The Leo 1 beat the snot out of other Western MBTs in terms of practical mobility in its day.  There are some tests that show that Chieftains were almost as good, but it's trivial to set up a test where the primary limitation on average speed is avoidance of obstacles that are hard to see.  In that case, all drivers would need to slow down enormously so they could see the obstacles (hidden by tall grass, for instance), and all tanks tested would have the same practical mobility.

But on more representative courses, the Leopard 1 has several advantages over contemporary Western MBTs in addition to its higher power to weight ratio. 

 

The steering on the Leo 1 was better.  The Leo 1 had a two-speed steering drive and a differential lock.  This meant that the Leo 1 had two steering radii per transmission gear, which meant that the driver could select a small or large radius turn without having to upshift or downshift (and thus loose speed).  The differential lock prevented the tank from "self-steering" on uneven terrain, which meant that the driver didn't need to make periodic corrections when trying to drive in a straight line on a slant.  This system also prevents the loss of traction on one track when maneuvering in mud.  The only contemporary tanks with better steering were the Swiss Pz. 61/68.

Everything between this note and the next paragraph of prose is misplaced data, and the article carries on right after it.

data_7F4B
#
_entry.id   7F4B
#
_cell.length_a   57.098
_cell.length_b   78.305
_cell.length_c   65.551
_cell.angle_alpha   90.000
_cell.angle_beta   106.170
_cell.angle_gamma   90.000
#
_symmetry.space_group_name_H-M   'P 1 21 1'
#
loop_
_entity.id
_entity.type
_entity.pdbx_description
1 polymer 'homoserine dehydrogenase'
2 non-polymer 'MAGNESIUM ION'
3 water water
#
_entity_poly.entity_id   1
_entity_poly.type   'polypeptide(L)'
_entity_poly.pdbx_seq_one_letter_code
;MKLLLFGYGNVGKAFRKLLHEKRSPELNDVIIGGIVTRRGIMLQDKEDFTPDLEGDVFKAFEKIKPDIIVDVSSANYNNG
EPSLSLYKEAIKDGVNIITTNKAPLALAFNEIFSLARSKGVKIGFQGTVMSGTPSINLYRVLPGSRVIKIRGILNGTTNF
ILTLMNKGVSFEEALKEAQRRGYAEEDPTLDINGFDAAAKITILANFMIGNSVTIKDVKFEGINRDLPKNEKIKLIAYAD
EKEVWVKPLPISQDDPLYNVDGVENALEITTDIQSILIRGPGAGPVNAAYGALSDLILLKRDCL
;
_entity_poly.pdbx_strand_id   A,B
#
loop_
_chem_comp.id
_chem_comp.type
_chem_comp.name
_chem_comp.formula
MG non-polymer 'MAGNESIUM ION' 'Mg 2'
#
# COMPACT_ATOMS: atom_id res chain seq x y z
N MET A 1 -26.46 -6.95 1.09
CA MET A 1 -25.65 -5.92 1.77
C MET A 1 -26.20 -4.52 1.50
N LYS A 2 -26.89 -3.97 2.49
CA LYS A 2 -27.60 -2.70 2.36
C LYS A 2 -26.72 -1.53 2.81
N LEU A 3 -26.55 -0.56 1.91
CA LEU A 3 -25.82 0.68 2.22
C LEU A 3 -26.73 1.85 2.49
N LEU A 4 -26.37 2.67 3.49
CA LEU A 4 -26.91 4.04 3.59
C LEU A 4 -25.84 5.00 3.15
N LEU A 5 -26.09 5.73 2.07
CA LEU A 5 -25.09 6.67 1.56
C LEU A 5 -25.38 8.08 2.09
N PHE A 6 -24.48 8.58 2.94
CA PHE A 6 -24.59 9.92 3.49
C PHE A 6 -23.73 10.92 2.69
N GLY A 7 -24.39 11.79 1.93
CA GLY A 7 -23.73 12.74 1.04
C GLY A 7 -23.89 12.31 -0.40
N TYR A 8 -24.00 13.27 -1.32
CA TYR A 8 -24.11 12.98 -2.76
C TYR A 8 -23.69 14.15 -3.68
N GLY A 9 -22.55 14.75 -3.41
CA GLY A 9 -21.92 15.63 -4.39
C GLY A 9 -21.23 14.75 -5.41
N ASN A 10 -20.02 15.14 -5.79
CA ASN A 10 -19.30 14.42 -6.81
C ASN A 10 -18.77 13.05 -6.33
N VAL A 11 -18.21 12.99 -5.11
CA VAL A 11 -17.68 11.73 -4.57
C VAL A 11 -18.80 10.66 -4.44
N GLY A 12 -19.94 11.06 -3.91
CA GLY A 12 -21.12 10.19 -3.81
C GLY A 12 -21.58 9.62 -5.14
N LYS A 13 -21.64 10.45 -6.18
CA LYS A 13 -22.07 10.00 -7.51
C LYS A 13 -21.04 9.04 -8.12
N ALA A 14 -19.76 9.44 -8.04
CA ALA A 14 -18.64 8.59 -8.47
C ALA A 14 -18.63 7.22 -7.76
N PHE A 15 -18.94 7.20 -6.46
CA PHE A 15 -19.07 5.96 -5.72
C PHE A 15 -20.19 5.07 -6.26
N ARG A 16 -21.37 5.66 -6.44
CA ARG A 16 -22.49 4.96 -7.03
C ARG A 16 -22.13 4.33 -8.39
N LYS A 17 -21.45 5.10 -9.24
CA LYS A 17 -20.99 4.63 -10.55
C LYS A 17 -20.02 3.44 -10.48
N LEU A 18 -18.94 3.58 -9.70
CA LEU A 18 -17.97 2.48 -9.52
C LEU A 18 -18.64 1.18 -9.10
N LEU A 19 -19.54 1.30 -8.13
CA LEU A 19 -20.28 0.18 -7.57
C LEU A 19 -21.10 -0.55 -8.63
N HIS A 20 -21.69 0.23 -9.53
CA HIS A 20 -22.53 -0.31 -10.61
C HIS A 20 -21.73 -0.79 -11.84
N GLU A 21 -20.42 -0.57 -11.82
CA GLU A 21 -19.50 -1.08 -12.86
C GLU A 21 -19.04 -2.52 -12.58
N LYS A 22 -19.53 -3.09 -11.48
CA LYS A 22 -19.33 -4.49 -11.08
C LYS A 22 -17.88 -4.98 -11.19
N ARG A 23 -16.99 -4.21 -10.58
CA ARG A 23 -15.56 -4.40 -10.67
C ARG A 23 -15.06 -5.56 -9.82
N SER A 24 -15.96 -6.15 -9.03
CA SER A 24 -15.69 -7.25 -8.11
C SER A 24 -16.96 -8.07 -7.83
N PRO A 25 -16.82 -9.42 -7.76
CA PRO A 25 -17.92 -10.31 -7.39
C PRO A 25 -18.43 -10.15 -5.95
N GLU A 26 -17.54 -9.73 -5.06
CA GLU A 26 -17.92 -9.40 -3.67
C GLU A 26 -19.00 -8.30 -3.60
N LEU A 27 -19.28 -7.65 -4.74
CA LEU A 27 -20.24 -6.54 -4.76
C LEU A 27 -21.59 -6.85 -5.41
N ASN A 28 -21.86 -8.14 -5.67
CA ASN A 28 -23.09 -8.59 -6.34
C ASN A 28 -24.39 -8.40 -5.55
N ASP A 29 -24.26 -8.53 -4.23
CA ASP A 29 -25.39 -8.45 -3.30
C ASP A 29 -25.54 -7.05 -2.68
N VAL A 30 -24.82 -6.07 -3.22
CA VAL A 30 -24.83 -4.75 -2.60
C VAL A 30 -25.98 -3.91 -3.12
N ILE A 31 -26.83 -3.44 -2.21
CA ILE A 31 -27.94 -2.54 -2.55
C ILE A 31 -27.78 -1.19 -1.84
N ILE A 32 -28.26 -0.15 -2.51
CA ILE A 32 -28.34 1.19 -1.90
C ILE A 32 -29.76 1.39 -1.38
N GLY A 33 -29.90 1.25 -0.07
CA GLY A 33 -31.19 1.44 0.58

The Leo 1 had a total of 383-407mm of total travel of its road wheels.  This was much better suspension than the M60 had, with a mere 292mm.  The AMX-30 was even worse with only 279mm of total travel, and Chieftain didn't even have independently suspended roadhweels, but even a single wheel could only translate through 242mm.  This gave the Leo 1 a considerable edge on other Western tanks on terrain with lots of small bumps, as it would much better isolate its crew from vibration and jolting.